Influencers were relatable. The appeal of influencers, especially in the early days of social media and YouTube (2007–10 or so), was in their authenticity. The average person with an iPhone 3 and an internet connection didn't have much to lose by telling you their honest feelings about, well, anything. People became loyal fans because influencers were much more likely than celebrities to tell it like it was, engage with their audiences, and build actual communities.

One microcosmic example of the entire rise (and relative fall) of influencers can be seen in one specific community: beauty vlogging. What started as a couple of teens doing YouTube makeup tutorials for a couple dozen people turned into a multi-billion dollar industry. Beginning in the 2010s, people like NikkiTutorials and James Charles slowly built a cult following of primarily young people who enjoyed learning about makeup while watching their favorite YouTubers tell stories and be generally entertaining.

During the peak of influencer marketing, getting a code felt special – now it's baseline expectation. Seeing a product felt like a glimpse into the influencer's real life – now the automatic assumption is it's a paid ad. The foundational fabric of expectations and assumptions around products posted online have shifted and fractured trust on this marketing channel. ​ ​ However! Those creators who are able to retain, portray, and lean into demonstrating trust are often even more effective than the general influencer population in the gold rush because it feels that much more coveted and rare. ​ ​ – Madeline Lieber, Chief of Staff, Gorgie

Brands started taking notice and offering these influencers PR boxes full of hundreds of dollars worth of makeup to get them to use, discuss, and review these products. PR boxes morphed into influencer discount "codes", which earned them a percentage of sales, which evolved into full-blown five- or even six-figure sponsorships.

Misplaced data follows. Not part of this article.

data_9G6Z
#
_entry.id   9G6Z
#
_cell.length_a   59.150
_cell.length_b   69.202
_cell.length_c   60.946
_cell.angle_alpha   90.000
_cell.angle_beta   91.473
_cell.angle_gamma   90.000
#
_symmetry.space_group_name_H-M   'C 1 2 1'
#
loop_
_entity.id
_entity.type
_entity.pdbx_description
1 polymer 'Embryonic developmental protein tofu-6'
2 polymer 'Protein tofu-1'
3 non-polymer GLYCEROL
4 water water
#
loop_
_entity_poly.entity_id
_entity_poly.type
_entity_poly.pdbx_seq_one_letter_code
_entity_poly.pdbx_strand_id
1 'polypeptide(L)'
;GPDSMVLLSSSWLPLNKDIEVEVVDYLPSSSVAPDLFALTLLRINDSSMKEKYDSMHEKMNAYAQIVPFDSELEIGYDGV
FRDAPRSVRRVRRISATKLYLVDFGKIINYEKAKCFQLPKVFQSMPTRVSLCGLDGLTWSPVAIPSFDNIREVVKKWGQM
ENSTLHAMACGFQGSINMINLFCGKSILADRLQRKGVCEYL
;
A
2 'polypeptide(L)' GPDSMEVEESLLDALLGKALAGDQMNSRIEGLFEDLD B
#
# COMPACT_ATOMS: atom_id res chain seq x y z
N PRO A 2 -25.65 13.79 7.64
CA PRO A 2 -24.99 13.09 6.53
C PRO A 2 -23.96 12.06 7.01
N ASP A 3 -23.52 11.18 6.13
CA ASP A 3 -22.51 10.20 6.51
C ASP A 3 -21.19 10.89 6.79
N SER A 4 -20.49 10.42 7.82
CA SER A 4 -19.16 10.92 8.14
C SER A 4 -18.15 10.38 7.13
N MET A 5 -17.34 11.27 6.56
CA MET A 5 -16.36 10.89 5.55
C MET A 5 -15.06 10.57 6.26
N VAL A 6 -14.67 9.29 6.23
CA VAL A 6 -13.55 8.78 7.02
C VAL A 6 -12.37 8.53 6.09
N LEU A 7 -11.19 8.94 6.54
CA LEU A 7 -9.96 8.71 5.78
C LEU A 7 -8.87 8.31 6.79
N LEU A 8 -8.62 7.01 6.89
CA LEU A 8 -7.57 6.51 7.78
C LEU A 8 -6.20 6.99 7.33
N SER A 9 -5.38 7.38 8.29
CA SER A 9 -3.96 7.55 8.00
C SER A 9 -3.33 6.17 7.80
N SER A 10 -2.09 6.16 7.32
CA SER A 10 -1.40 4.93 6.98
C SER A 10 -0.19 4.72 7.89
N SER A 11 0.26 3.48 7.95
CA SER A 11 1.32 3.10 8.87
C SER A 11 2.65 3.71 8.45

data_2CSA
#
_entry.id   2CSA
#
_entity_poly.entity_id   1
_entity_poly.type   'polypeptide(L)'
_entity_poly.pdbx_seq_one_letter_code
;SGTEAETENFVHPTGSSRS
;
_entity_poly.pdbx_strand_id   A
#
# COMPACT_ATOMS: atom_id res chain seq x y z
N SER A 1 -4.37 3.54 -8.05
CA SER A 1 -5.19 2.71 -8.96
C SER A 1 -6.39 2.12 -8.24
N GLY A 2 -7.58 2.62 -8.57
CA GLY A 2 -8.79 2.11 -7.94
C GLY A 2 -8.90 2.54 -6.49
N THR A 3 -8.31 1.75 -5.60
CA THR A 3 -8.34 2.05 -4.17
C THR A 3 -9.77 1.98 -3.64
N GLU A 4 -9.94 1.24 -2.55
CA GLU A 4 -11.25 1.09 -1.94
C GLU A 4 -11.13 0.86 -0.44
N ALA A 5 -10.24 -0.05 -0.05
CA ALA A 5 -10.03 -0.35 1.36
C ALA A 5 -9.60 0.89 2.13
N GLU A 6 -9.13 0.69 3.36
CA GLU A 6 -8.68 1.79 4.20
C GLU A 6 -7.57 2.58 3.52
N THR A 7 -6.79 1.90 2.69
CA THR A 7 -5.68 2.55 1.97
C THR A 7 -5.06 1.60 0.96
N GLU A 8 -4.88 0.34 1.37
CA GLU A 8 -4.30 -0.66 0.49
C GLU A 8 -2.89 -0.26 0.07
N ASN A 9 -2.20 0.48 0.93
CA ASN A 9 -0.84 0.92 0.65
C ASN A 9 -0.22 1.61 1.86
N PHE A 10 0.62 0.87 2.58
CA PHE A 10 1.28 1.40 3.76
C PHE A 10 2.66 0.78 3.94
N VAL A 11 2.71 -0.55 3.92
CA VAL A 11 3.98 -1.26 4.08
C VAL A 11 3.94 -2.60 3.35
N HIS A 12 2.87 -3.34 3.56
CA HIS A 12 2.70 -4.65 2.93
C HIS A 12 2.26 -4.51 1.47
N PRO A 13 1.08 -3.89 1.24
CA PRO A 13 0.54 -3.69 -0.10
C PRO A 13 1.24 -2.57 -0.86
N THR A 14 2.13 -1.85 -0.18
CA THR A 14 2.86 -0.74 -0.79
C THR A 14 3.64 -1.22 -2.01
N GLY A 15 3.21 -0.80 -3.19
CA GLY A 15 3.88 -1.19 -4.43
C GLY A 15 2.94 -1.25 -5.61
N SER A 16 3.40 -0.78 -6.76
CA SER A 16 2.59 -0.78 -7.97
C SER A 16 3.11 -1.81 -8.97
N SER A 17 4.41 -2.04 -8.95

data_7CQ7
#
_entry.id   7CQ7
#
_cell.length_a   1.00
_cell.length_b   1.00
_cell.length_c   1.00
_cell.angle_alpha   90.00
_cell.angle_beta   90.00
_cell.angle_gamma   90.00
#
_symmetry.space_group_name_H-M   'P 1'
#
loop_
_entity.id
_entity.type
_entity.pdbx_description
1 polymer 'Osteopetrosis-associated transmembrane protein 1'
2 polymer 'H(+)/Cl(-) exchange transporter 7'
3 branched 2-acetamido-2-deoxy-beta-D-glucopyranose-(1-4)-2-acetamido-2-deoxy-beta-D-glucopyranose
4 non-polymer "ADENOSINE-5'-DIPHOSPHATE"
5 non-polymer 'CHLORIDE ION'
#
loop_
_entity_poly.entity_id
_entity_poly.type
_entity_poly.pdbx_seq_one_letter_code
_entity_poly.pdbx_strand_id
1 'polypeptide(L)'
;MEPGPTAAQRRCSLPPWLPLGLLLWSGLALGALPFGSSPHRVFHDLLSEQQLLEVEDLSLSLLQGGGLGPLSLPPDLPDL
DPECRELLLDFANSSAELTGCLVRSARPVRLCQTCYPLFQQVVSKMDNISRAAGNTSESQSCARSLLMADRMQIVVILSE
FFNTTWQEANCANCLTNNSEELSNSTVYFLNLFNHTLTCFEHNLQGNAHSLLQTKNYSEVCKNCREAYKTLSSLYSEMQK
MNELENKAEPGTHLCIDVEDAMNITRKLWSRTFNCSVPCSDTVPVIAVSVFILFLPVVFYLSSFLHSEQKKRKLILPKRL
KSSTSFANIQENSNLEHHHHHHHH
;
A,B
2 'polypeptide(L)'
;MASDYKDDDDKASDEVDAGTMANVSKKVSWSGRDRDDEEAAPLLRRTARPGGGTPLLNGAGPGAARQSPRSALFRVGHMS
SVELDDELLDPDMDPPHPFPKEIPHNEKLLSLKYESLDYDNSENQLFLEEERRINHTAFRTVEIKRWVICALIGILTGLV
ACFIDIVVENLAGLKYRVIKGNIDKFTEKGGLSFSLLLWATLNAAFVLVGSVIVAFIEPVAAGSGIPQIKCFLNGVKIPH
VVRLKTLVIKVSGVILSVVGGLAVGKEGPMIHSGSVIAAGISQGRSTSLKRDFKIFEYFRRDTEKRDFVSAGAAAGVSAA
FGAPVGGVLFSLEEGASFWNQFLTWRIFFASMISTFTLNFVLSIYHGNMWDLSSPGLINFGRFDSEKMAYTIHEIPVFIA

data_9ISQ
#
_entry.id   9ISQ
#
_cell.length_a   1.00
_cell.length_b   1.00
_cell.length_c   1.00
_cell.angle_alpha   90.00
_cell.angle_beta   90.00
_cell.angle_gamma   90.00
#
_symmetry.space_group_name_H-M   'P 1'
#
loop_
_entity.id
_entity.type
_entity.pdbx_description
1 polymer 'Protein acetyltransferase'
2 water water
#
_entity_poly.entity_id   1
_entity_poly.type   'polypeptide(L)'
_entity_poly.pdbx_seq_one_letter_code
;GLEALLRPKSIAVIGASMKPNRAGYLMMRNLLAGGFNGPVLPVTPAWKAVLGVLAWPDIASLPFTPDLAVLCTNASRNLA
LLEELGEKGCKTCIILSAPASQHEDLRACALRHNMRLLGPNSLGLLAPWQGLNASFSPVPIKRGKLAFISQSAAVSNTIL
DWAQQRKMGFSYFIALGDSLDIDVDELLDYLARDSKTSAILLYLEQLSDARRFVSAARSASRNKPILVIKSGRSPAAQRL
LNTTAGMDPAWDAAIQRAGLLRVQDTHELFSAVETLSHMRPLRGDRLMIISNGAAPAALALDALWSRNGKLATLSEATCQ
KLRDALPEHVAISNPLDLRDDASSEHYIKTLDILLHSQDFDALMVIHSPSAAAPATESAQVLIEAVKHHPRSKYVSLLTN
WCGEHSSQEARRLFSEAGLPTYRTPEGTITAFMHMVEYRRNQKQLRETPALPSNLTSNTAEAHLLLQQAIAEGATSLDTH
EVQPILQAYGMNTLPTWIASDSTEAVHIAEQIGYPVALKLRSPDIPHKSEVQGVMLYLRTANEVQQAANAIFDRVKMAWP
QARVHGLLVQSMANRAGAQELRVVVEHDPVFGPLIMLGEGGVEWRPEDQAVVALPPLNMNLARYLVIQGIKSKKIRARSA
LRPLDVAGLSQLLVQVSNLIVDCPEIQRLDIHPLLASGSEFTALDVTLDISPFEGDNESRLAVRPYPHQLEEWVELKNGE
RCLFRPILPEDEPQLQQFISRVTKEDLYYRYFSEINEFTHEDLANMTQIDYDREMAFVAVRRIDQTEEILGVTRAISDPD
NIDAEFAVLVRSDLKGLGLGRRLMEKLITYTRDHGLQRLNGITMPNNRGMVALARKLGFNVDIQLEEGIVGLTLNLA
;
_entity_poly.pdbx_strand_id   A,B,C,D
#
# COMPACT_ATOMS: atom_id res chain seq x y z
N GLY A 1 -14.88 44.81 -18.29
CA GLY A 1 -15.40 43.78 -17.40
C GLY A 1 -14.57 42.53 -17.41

This, understandably, began to lead to problems (across all industries) and eroded public trust and perception of influencers, which seamlessly segues us into our next section.

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Common issues with influencer PR marketing

It's reasonably safe to say that the early 2010s were the heyday of influencers. Influencers got their PR boxes, sponsorships, and brand deals, while still maintaining some level of trust and integrity with their audiences. It was truly the best of all worlds (for influencers and brands). Influencers were considered the perfect blend of paid and earned media because brands could easily reach established fan bases who deeply trusted their favorite influencers. It still felt like it was an authentic parasocial relationship.

But then, the problems started.

Transparency

With the massive earning potential of influencers who had hundreds of thousands or even millions of followers, the issue of transparency started to pop up. Because they weren't considered traditional employees or brand representatives, influencing became an ethical and legal grey area. How much did they have to disclose to their audiences? How did audiences know if they were getting paid versus genuinely loving a product they recommended?